- The outer phyllaries 5 to 6 mm long and around 2 mm wide, the
inner phyllaries up to 1 cm long, and 2 mm broad.
- Without disk florets.
- With blue to lilac ray florets,
with 5 teeth at the ligule apex,
up to 2 cm long and 6 mm wide.
- With blue anthers.
- With blue style and
- Blooming from the end of June to September in my area,
25 km north of Montréal.
- A cypsela
measuring between 0.5 and 0.8 mm.
- With a tiny pappus of minute fringed bristle-like scales
less than 2 mm long.
Cichorium intybus with its deep taproot enabling it to grow in hard
packed, rocky ground, is found along roadsides and railroads, in disturbed
sites, on waste ground.
Cichorium intybus is found in Northern Africa (Algeria and Tunisia),
in temperate and tropical Asia, and in Europe. It is widely naturalized
elsewhere. The map shows the Canadian provinces (all of them) and USA states
(most of them) where the plant can be found.
During the hot summer months the flowers of Cichorium intybus only stay
open a short time in the morning, later on cloudy days.
As the days cool the flowers stay open nearly all day.
The plant has been cultivated since ancient times for its leaves, is used for
salads. It is usually blanched by covering with litter to make it less bitter;
whole or shredded leaves are served with oil and vinegar as salads; blanched
hearts serve as a vegetable. Established in Europe during, the Napoleanic
blockade, it is cultivated for its roots used as a coffee substitute.
When blended with ground coffee, they enhance the flavor and aroma of the brew.
Cichorium intybus contains four
- Cultivars of the Root Chicory Group are cultivated for their
large roots, which were formerly used as a caffeine-free coffee substitute
or additive. Today, they are mainly cultivated for the production of
inulin (the major reserve
carbohydrate in many Asteraceae, with a sweetening power 30% higher than
that of sucrose), as a sugar enhancer called maltol
and for other food and non-food applications.
- Cultivars of the Witloof Group containing witloof or
Brussels chicories, a common vegetable in Belgium, France, and The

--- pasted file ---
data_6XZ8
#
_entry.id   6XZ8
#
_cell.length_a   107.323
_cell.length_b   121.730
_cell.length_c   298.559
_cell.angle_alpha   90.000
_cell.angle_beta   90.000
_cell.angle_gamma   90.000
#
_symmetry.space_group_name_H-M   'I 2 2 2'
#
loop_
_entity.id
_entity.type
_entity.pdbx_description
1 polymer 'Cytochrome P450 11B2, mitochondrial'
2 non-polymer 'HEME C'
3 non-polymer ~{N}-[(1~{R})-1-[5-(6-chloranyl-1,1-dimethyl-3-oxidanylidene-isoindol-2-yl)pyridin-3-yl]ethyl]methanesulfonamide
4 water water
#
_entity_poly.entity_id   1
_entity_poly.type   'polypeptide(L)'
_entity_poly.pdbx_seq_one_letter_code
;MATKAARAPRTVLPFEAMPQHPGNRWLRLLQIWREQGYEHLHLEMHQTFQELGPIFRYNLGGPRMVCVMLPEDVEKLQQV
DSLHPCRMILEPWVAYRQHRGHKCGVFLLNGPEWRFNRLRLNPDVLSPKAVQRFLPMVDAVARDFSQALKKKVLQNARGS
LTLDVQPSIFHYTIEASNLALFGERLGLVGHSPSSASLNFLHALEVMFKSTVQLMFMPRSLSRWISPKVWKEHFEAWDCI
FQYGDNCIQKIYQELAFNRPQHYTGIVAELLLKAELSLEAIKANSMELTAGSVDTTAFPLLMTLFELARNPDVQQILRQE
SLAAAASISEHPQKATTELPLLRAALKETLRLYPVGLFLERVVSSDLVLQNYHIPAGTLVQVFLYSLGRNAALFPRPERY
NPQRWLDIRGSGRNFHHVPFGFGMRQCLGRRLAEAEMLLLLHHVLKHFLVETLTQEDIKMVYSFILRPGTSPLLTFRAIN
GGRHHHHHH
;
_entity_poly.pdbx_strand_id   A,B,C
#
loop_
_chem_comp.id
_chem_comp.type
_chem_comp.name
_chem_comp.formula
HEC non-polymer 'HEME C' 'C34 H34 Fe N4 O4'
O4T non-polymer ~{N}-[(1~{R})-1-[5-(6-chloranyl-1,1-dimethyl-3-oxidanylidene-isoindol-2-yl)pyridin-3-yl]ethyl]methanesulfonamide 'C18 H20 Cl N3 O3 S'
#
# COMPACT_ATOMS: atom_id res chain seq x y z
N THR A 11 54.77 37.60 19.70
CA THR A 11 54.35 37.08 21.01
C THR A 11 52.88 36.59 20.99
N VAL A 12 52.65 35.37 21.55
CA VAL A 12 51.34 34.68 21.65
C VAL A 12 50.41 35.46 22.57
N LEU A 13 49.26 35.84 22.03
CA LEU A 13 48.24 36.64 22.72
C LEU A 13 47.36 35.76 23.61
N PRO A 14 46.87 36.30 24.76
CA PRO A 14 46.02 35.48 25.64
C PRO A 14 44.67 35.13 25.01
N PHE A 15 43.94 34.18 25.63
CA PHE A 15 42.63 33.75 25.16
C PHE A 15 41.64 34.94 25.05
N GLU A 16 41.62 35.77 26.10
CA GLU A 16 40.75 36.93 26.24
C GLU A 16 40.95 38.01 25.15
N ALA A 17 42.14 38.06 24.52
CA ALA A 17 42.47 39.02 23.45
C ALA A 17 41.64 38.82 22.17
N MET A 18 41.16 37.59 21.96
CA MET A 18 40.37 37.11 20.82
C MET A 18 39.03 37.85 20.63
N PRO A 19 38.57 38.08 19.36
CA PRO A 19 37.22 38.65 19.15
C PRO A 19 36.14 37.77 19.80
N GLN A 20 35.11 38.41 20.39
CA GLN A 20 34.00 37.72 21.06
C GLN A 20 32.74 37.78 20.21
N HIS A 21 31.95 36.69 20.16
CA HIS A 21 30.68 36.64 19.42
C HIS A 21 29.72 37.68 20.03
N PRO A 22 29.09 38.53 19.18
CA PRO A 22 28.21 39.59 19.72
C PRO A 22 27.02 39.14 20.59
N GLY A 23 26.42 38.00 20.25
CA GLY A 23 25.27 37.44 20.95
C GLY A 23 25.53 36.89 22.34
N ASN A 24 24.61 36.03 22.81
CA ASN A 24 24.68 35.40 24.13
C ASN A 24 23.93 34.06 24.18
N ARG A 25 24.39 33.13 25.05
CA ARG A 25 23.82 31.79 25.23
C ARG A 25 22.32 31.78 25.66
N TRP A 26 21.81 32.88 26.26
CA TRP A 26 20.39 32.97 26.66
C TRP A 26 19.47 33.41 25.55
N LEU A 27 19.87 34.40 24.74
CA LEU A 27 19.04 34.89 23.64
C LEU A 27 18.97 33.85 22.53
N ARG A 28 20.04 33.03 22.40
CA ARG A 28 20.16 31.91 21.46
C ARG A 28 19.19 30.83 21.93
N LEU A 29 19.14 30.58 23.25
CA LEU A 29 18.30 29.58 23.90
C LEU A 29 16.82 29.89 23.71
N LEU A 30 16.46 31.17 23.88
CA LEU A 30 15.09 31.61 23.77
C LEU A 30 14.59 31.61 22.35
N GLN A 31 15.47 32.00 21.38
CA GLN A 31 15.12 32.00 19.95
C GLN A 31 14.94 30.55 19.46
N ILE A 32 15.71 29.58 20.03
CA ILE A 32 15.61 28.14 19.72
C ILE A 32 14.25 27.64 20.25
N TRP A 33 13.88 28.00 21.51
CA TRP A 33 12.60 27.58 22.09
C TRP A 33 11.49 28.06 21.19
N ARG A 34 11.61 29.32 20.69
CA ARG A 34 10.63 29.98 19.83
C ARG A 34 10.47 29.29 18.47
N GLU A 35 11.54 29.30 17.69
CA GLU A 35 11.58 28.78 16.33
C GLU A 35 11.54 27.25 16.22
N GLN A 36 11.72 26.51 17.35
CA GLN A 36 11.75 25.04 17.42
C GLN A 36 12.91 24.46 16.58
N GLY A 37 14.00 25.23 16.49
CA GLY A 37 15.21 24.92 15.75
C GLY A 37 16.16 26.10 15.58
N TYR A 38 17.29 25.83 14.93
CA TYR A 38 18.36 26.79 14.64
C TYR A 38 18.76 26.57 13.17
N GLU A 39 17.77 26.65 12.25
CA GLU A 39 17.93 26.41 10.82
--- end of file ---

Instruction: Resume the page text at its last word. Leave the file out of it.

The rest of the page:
Netherlands, which are used for producing witloof or
French endive under artificial conditions.
- Cultivars of the Pain de Sucre Group comprising the green-leaved
cultivars which are mainly cultivated in northwestern Europe. Contrary to
what their name suggests, the cultivars have a bitter taste.
- Cultivars of the The Radicchio Group, originating from Northern
Italy, consisting of leaf chicories that are essentially bred for their
blond, red, or variegated leaves that are used as fresh or cooked food.
Cichorium intybus is a staple in Cajun-style red-eye gravy
a thin sauce often seen in the cuisine of the Southern United States.
The root is said to be an ideal food for diabetics because of its inulin
content. The plant has a long history of herbal use and is especially of great
value for its tonic affect upon the liver and digestive tract but is little
used in modern herbalism, though it is often used as part of the diet.
The root and the leaves are appetizer,
A decoction of the root has proved to be of benefit in the treatment of
jaundice, liver enlargement,
The milky sap can cause allergic dermatitis.
The photos of the gallery were taken either with one of the following:
Minolta DiMAGE 7,
Canon PowerShot A530,
Canon Xt Rebel, usually with the EF-S60mm f/2.8 Macro USM objective,
Fujifilm A 610 and
EPSON Perfection 1650 (scanner).
The title in the window shows the date when the picture was taken,
i.e. jan_30_06... would mean that the photo was taken on the 30th of
January, the 06 is for the 6th picture taken that day.
The month, day and picture number might be followed by a letter which I use
to identify the system used to take the picture.
Click on the thumbnails to get larger view.
The original photos are usually in TIFF format,
the photos shown are generally in JPEG format,
often of dimensions one half (surface one quarter)
for loading time reduction.
Plants in summer and winter
The leaves were scanned at 300 dpi,
and the dimensions of the resulting picture divided by 2 (area divided by 4);
this allows to measure the dimensions of the leaves.